But new colleagues across institutions, that I’ve never met, have let me know they’re writing and it’s been a good way to connect with them. I was also delighted by those who I’ve met over the years in various areas of academia (scientists as well as lawyers), as well as friends with nothing to do with research using the prompt for designated concentration time in the calendar. If you’re considering this approach. Don’t expect much back on a daily basis. It’s pretty one-way in terms of connection (and conversation). But I managed to reach a range of people, and it’s helped keep me motivated too. It works for me because it’s inclusive (my goal) and not intrusive (my preference). It is habit-making and fosters some forgotten self-reliance that needed re-kindling in the out-of-office working environments.

Jason Murphy (RMIT and host of #MelbWriteUP)

The group I’ve been involved with, #MelbWriteUp, began running at RMIT in 2015 as a face to face gathering for PhD candidates and researchers. Starting as a monthly, all day Saturday event, it quickly evolved into a bi-monthly, then weekly meetup. It is structured around pomodoros, with ten spread over a day. While writing is the main purpose of our group, it emerged that it was also a safe space for people to connect and feel part of a community. A recent study into the group (conducted by Dr Lisa Hodge and myself) found that the breaks between writing are an important part of this writing group by facilitating a sense of belonging and a platform to discuss writing and find solutions research challenges.

When, in February 2020, things started to look like a shutdown was inevitable, our #MelbWriteUp co-op starting thinking about moving online as a way to preserve our group and keep up the support for our research community. It was new ground for us. While we had heard of other online groups that had been running successfully for some time, there were a few hurdles and questions. Technology was an important consideration, but also, how would a sense of community be preserved without face to face contact and interactions?

One of the challenges at the time was the security issues with Zoom. Our organising group come from multiple organisations, and although we do not support Zoom at RMIT, the overall preference was to stay with this platform given its popularity with the academic community. Our meetings are hosted via Melbourne Uni’s Zoom system, but we were very concerned by reports of malicious individuals were leveraging from its inherent security vulnerabilities to disrupt online meetings So called, ‘Zoombombing‘ was getting reported on in the media and some in our group had experienced it first-hand. We overcame this by fine-tuning the security settings in Zoom and implementing a password for our meetings. We also disabled some of the standard features, like screen sharing. The open nature of our group – anyone can register and join – needed some careful thought, too. We used the Eventbrite system to manage the meeting links and password, which still allowed new people to join, but not without registering first, when the meeting details are automatically emailed. This streamlines and reduces administration, and thankfully seems to have worked as we haven’t had any breaches or issues.

A great outcome of meeting online has been the access to the group over large distances. In the past, researchers had travelled from as far away as Bendigo to join our group in the CBD. These days, the physical distance barriers are no longer an issue. This year, we were able to invite those who had attended in the past but have now moved elsewhere, and we’ve maintained the wonderful diversity of researchers from different levels and institutions.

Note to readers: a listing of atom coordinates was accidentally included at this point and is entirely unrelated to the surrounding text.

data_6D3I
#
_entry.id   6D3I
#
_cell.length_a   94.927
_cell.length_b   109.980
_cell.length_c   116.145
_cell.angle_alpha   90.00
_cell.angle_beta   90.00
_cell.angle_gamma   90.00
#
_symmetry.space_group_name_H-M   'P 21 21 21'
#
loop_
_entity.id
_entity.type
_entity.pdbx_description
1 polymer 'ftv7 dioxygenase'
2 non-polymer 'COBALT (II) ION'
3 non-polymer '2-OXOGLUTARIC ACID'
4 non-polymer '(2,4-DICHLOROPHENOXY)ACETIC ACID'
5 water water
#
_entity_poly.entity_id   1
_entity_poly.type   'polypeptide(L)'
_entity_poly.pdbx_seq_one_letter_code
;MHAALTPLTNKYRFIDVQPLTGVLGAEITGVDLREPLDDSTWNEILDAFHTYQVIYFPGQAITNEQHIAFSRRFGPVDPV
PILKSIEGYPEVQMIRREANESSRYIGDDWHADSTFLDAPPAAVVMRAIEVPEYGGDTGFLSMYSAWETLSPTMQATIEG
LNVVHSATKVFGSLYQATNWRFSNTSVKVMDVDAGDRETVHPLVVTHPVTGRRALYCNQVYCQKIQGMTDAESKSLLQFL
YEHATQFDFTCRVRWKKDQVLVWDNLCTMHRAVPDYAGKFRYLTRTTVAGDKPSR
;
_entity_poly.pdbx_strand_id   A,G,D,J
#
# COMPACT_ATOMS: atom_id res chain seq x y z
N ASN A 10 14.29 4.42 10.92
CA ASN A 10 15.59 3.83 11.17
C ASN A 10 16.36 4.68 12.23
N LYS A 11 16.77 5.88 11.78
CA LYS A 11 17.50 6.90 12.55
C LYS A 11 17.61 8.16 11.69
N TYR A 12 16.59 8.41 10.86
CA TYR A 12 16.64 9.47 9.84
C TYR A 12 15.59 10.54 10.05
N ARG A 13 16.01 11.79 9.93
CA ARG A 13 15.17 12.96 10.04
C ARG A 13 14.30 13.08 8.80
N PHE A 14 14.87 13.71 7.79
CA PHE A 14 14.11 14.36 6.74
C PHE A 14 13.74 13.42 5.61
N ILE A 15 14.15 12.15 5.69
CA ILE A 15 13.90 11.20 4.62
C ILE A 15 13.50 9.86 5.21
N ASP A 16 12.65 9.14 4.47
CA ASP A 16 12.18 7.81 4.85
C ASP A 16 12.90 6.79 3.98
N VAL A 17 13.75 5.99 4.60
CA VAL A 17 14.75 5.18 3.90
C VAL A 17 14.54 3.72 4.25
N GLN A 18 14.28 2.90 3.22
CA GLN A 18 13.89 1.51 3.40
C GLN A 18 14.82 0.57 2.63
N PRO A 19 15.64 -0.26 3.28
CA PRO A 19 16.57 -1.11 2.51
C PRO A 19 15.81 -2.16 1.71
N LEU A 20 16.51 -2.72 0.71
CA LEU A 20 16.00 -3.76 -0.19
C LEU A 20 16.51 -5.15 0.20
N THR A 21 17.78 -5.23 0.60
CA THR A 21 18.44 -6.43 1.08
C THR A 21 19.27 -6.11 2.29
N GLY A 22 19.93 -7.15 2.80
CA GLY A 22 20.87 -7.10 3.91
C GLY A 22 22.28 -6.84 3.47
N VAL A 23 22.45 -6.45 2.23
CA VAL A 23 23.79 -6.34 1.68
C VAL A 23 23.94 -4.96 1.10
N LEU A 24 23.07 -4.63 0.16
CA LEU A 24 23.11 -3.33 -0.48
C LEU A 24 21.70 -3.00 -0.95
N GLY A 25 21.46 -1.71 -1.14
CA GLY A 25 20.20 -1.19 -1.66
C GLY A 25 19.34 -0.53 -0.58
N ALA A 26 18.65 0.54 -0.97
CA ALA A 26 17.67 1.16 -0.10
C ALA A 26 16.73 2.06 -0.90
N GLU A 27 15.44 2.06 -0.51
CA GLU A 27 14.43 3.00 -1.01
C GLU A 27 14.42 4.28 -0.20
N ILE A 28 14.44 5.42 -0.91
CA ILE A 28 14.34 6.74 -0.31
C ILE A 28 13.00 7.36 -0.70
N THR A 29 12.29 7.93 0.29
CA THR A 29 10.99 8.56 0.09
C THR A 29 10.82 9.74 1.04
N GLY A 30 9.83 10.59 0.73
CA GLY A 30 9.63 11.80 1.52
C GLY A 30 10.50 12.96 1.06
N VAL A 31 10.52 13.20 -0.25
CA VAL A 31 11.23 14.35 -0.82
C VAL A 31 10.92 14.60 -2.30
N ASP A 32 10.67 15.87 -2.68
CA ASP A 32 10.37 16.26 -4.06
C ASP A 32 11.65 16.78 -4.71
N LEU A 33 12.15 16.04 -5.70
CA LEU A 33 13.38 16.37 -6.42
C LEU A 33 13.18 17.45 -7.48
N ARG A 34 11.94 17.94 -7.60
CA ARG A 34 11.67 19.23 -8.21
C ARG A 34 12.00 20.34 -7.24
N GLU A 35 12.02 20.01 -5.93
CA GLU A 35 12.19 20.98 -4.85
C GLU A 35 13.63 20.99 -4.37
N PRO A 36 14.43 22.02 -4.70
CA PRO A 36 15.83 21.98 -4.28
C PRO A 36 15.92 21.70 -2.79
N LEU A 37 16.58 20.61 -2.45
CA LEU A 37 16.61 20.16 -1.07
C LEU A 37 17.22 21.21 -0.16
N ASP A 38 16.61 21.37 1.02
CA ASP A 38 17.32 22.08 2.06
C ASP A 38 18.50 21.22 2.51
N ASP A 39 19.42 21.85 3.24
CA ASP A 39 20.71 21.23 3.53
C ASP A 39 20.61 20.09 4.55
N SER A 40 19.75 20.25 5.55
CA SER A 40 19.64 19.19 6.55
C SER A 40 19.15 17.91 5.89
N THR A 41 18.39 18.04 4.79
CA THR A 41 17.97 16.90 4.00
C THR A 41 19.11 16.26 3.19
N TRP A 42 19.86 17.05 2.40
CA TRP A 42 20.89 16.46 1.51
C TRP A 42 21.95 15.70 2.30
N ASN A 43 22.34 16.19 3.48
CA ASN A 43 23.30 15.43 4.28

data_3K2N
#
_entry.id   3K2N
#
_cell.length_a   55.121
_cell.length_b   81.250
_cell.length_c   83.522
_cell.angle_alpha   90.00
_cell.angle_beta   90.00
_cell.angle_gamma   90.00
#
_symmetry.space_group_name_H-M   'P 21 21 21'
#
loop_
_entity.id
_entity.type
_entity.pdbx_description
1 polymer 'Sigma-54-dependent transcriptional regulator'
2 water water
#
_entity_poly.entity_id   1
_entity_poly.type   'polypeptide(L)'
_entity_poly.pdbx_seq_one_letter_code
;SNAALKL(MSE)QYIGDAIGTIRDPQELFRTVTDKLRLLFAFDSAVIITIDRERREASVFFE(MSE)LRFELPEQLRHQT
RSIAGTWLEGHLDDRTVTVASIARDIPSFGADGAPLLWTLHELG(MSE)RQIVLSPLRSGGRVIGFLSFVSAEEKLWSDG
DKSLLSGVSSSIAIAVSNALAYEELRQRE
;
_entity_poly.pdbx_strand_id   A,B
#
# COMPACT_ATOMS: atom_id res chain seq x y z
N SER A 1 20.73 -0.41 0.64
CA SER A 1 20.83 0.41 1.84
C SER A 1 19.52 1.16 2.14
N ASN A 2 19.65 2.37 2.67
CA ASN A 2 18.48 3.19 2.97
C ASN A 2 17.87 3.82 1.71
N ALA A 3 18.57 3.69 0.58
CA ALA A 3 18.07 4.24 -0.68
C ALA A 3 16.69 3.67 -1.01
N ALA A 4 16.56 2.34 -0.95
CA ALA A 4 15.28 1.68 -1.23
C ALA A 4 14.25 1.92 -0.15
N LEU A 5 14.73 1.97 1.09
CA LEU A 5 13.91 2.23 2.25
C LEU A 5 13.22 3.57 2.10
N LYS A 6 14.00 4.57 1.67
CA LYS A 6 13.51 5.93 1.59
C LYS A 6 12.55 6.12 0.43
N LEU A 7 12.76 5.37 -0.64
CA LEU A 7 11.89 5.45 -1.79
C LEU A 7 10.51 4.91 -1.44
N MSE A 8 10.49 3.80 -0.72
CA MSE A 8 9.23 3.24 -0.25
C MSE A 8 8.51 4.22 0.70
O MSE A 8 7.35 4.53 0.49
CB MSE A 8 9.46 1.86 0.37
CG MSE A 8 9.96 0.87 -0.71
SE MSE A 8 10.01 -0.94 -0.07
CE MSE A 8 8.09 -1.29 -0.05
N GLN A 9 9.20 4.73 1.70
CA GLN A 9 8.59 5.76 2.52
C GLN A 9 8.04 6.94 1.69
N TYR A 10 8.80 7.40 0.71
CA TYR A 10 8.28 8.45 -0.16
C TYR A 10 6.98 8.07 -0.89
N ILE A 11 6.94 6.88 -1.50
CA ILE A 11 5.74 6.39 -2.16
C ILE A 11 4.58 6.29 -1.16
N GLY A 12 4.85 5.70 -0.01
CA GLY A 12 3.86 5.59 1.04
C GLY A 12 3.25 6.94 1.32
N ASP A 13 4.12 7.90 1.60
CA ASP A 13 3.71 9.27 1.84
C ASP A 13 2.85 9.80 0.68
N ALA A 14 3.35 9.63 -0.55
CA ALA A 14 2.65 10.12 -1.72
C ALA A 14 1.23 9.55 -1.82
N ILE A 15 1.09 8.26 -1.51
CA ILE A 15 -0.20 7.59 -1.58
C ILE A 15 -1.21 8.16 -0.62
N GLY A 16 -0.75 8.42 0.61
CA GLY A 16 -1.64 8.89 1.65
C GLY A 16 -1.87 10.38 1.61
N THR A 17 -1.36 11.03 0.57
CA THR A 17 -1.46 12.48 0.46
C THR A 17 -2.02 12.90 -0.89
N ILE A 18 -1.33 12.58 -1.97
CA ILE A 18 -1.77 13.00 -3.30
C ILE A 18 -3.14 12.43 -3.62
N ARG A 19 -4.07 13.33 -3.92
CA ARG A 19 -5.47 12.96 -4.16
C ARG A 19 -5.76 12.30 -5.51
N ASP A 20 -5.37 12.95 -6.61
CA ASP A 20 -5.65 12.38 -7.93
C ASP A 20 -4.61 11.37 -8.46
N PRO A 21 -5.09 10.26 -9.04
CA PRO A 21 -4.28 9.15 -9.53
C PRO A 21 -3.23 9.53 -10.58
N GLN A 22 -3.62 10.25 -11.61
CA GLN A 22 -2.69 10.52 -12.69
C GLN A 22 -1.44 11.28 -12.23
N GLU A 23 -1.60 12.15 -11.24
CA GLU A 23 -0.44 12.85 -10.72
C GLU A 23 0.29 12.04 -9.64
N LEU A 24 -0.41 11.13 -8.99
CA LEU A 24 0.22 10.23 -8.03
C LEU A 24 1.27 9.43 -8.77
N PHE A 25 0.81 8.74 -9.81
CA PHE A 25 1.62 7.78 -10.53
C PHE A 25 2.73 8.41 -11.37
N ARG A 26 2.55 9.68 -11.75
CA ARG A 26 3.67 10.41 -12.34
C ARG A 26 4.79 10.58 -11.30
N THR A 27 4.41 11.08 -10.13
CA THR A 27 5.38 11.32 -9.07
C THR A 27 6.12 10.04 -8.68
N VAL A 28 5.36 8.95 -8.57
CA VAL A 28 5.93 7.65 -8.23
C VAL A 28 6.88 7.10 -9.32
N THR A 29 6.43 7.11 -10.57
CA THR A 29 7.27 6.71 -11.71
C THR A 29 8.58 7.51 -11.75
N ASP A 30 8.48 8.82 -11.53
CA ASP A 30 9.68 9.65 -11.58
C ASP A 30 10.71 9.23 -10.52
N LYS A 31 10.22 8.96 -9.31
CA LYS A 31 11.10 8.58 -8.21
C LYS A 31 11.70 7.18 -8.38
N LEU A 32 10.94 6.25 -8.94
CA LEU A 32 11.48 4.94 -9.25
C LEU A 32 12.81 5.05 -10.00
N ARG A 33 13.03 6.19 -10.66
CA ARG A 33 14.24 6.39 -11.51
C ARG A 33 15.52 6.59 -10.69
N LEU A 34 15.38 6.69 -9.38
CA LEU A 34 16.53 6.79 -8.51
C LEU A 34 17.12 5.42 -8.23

For others thinking about the online approach, I would say just start it off and be consistent in your arrangements and communication. Make sure you reach out to those who can help spread the word, such as directors of research and your local graduate research schools. Having a collective, all driven to get words down on the page is the most inspiring thing.

In the spirit of full disclosure however, it has been difficult to work Monday to Friday, much of it in online meetings, and then work all day on Saturday in front the screen. Unfortunately, both myself and others in the organisation group have experienced this, and it has been reported by others.. There has been a particular level of exhaustion associated with being isolated and on the screen all day during the week. Ultimately, this has resulted in lower levels of personal attendance, but I’m hoping to find a better way to balance my work and research, which I do in my own time.

Laura Stinson (Academic Practice Adviser at Nottingham Trent University)

My colleague and I at NTU had been discussing the idea of moving to a blended approach for our Writing workshops and then boom Covid-19 arrived and set us all off planning how to run everything online! I think some of the first thoughts that came to mind were how to run something similar online without being in a physical space and how to get that collaborative experience for users. What elements work well in a face to face environment and how could we replicate these online?

We decided to use Microsoft Teams to do this as it was something we had started to build on (little did we know how much we would add to it and also to our skills!). Microsoft teams has allowed us to continue running our Writing Workshops online both synchronously and asynchronously. We have done this by building a step by step process for people to work through (which they can do at any time) and also offer the option to join us for a Live workshop where we work through the steps on a specific day and time with dedicated themed drop-ins throughout the session. This has allowed us to offer some of the activities we would normally do in a face to face environment such as sharing and mapping practice and having themed discussions around CPD, Impact and Pedagogy. The technique we continue to use for writing is the Pomodoro Technique (Francesco Cirillo). This gives users the chance to have short writing bursts and then either engage with the asynchronous material or join us for the live sessions. We have also established drop-in sessions for staff which have been a huge success. These normally take the format of one to ones where people perhaps have a chat through a case study or bounce around some ideas but having the open meeting format on teams has meant that staff have been able to share practice and learn from each other in a group setting. This has been a real benefit of teams and the move to the new normal. People have been really supportive of each other and not only helped each other through their writing but also through the trials and tribulations of what this new world means. It has really built a sense of community.